of the Electronic Frontier Foundation says,
Today, Judge Ann Aiken of the Oregon Federal District Court ruled that two provisions of the Foreign Intelligence Surveillance Act (FISA), "50 U.S.C. §§ 1804 and 1823, as amended by the Patriot Act, are unconstitutional because they violate the Fourth Amendment of the United States Constitution."
This case arose over warrantless surveillance of an innocent Oregon attorney who was falsely suspected of involvement with the Madrid train bombing based on a mistaken fingerprint identification.
The critical legal issue was that in the Patriot Act, Congress amended FISA to change the language from requiring "the purpose" of the search or surveillance be to obtain foreign intelligence information to only "a significant purpose" of the search or surveillance.
As EFF has previously explained in a case before the Foreign Intelligence Surveillance Court of Review, a "long line of court of appeals decisions, before and after FISA, has held that surveillance may be conducted without a traditional warrant and probable cause only when foreign intelligence collection is the "primary purpose" of the surveillance," not merely a "significant purpose."
. The Seattle Times article here
The entire text of the court's decision is here (PDF). This is the really churchy part, on pages 43-44:
For over 200 years, this Nation has adhered to the rule of
law - with unparalleled success. A shift to a Nation based on
extra-constitutional authority is prohibited, as well as ill-
advised. In this regard, the Supreme Court has cautioned:
The price of lawful public dissent must not be a
dread of subjection to an unchecked surveillance
power. Nor must the fear of unauthorized official
eavesdropping deter vigorous citizen dissent and
discussion of Government action in private conversation.
For private dissent, no less than open public
discourse, is essential to our free society.
Update: Daniel J. Solove has an analysis of the opinion here, very much worth reading: Link.
The Cobham catalog, exposed by The Intercept, features countless pages of surveillance gadgets sold to U.S. police to spy on American citizens: tiny black boxes with a big interest in you. In the creepily bland feature lists and nerdy product names is a whisper of a dark future; perhaps darker than anyone can imagine.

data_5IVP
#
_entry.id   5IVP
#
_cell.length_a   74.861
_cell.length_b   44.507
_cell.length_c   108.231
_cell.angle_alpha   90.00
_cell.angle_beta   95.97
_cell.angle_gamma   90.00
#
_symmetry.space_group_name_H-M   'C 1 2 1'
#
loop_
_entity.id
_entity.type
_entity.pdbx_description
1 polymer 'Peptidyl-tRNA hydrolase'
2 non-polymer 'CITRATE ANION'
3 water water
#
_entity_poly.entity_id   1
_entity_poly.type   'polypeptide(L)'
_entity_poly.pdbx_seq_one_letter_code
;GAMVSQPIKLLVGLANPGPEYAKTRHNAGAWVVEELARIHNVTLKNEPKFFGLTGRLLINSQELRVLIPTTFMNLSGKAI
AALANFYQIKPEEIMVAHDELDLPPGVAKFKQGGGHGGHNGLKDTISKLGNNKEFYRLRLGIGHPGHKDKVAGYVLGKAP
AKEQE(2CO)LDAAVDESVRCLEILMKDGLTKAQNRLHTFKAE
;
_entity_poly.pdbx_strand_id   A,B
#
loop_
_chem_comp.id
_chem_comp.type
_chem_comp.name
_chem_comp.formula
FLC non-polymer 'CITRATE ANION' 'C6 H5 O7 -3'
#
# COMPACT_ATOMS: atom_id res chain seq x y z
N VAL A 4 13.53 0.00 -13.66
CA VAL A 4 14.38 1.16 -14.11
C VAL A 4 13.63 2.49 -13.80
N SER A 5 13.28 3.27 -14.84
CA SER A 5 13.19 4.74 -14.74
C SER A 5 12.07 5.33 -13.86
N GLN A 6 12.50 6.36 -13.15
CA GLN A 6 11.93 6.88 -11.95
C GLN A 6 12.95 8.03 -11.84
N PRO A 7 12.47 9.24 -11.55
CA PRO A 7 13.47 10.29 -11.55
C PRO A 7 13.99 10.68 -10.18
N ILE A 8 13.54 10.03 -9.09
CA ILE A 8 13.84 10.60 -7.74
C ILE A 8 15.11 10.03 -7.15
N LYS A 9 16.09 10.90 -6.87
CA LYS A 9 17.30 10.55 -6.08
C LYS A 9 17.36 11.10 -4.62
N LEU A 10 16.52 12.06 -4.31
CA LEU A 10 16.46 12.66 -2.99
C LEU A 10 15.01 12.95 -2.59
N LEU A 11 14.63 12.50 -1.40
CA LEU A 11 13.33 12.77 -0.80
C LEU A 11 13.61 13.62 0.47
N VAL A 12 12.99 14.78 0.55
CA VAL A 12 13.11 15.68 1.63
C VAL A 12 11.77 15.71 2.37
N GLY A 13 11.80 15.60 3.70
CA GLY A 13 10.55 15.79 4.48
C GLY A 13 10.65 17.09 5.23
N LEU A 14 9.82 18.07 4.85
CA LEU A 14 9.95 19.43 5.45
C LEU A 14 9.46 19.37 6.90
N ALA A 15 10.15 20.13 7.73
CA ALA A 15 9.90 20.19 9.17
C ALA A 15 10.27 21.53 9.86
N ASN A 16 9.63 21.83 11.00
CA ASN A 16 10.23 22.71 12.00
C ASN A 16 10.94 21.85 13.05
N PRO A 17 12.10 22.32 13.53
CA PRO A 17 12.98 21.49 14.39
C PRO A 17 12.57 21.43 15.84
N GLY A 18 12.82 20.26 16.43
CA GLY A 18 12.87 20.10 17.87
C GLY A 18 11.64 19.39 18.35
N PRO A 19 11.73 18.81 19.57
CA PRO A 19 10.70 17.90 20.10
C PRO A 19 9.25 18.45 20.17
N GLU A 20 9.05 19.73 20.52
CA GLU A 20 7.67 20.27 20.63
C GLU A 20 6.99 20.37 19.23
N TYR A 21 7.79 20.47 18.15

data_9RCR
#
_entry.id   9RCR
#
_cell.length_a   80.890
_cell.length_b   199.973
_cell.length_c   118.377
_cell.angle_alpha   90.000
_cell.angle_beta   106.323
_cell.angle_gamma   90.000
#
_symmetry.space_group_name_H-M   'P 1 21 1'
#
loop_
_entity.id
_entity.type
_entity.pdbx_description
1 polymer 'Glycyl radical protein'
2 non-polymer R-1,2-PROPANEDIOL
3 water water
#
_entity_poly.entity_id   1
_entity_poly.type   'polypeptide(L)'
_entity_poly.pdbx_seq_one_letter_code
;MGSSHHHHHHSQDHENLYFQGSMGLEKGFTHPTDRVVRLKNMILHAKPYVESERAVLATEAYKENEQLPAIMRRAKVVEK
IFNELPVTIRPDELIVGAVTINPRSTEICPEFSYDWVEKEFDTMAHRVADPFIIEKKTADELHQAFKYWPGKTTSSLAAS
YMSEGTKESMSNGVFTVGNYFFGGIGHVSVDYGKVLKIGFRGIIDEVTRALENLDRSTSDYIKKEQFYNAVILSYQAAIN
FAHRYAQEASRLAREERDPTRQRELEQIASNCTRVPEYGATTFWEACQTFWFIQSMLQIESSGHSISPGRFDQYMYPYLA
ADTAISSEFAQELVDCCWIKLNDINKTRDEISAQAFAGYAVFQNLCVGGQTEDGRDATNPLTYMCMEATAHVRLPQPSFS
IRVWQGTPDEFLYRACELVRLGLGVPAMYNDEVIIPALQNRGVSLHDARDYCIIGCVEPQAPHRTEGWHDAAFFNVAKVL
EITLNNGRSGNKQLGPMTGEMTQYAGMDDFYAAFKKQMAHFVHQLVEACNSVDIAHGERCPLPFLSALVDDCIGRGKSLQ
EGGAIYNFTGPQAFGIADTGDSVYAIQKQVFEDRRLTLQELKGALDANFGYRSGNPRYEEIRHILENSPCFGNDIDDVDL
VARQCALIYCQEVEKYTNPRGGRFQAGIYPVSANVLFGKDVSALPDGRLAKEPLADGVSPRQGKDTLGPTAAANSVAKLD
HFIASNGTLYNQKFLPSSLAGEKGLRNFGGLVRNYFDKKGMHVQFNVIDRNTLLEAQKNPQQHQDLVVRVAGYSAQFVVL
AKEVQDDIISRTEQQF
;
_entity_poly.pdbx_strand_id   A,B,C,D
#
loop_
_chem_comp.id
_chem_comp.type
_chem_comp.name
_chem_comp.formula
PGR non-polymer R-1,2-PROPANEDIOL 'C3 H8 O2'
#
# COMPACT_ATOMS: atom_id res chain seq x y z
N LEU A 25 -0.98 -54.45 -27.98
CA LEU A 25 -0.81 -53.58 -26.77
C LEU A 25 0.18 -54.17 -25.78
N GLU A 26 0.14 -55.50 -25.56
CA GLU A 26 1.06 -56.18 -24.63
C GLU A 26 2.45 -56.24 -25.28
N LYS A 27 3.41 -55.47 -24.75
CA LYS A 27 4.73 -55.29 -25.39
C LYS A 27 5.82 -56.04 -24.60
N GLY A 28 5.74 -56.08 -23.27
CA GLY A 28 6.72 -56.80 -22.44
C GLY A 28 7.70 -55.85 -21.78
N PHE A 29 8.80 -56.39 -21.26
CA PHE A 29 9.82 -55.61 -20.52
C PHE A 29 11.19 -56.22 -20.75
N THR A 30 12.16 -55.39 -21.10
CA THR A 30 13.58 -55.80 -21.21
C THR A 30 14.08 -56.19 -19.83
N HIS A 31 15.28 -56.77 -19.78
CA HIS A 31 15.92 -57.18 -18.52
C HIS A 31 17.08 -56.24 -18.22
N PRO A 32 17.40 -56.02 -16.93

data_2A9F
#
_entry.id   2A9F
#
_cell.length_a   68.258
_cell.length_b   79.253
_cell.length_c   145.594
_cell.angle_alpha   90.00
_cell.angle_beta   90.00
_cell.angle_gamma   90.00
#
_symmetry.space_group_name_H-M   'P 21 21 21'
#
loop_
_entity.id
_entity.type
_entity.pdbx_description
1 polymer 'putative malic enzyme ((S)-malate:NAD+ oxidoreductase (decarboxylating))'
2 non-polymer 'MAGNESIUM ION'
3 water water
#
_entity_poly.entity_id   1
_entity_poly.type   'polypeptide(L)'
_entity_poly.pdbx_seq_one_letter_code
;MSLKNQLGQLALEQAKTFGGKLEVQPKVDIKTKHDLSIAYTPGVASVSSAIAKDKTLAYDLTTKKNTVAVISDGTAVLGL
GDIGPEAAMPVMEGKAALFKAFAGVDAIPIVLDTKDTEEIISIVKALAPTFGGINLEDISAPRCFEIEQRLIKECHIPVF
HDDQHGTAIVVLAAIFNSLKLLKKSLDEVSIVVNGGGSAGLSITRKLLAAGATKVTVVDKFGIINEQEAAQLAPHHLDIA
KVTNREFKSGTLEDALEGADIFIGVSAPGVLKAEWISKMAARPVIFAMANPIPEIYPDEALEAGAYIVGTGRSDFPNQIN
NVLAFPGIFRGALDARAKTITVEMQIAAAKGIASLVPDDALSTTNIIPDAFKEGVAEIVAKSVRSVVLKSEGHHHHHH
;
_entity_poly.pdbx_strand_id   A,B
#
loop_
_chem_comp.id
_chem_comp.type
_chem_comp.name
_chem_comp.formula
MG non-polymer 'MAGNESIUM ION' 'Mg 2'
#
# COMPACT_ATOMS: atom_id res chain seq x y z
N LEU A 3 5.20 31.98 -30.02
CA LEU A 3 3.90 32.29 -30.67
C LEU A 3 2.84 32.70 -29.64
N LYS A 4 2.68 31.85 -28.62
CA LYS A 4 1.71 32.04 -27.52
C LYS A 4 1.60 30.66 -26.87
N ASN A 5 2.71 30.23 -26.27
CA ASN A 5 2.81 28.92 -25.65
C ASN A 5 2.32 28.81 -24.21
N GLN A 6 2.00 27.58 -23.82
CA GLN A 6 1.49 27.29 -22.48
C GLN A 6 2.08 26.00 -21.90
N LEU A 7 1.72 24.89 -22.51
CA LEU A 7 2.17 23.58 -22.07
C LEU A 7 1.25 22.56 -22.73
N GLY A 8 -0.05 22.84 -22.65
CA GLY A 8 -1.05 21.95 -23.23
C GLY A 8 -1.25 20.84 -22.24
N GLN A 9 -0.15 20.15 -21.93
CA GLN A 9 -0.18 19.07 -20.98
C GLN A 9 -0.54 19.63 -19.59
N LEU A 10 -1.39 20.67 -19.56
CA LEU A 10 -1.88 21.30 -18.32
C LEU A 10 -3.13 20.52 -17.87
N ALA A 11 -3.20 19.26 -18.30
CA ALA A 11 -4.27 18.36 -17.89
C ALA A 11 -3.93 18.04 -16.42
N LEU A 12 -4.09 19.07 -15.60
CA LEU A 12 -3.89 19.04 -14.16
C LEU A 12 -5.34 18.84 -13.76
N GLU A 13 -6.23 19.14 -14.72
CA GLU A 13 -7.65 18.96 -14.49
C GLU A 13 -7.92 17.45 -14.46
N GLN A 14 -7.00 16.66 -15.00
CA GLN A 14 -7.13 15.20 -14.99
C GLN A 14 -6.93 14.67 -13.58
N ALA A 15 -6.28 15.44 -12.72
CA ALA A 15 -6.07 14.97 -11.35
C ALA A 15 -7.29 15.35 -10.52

This image depicts the most commonly-found stylesheet colors on the web’s top sites—Paul Hebert did an amazing amount of analysis and this is just one of the intriguing visualizations he came up with. Most of these are obvious staples, especially HTML red and blue, though it’s interesting how far the blue “cluster” is from the […]
With the cacophony of an election year ablaze with unparalleled drama being fought on the front lines of Twitter, we find ourselves slowing down and staring at it like a bad accident. The need for escapist relief is perhaps more dire than usual right now. This fall, if it’s drama you crave, but the Hillary […]
The Avantree Powerhouse 4 Port Fast USB Charging Station brings high quality, high power, and still keeps your work space or home looking neat and organized. The best part about this charger is its capacity. It comes packing 4 USB charging sockets and a powerful 4.5A/22.5W output.. Its smartport technology means you don’t have to worry about frying your battery, either—it […]
With this comprehensive course in App & Game Development for iOS and Android, you’ll be able to take full advantage of this career opportunity without committing to going back to school full time. You’ll learn how to build immersive, interactive games and apps from start to finish using Python, C#, Unity, and HTML—some of the most in-demand programming […]
CloudPress is a responsive WordPress theme builder that allows you to create a whole site in less than 30 minutes. CloudPress comes with tools like pre-built headers, content blocks, and footers—all you have to do is pick what you like, and drag and drop. With your subscription, you get access to 13 professionally designed WordPress themes, over 80 […]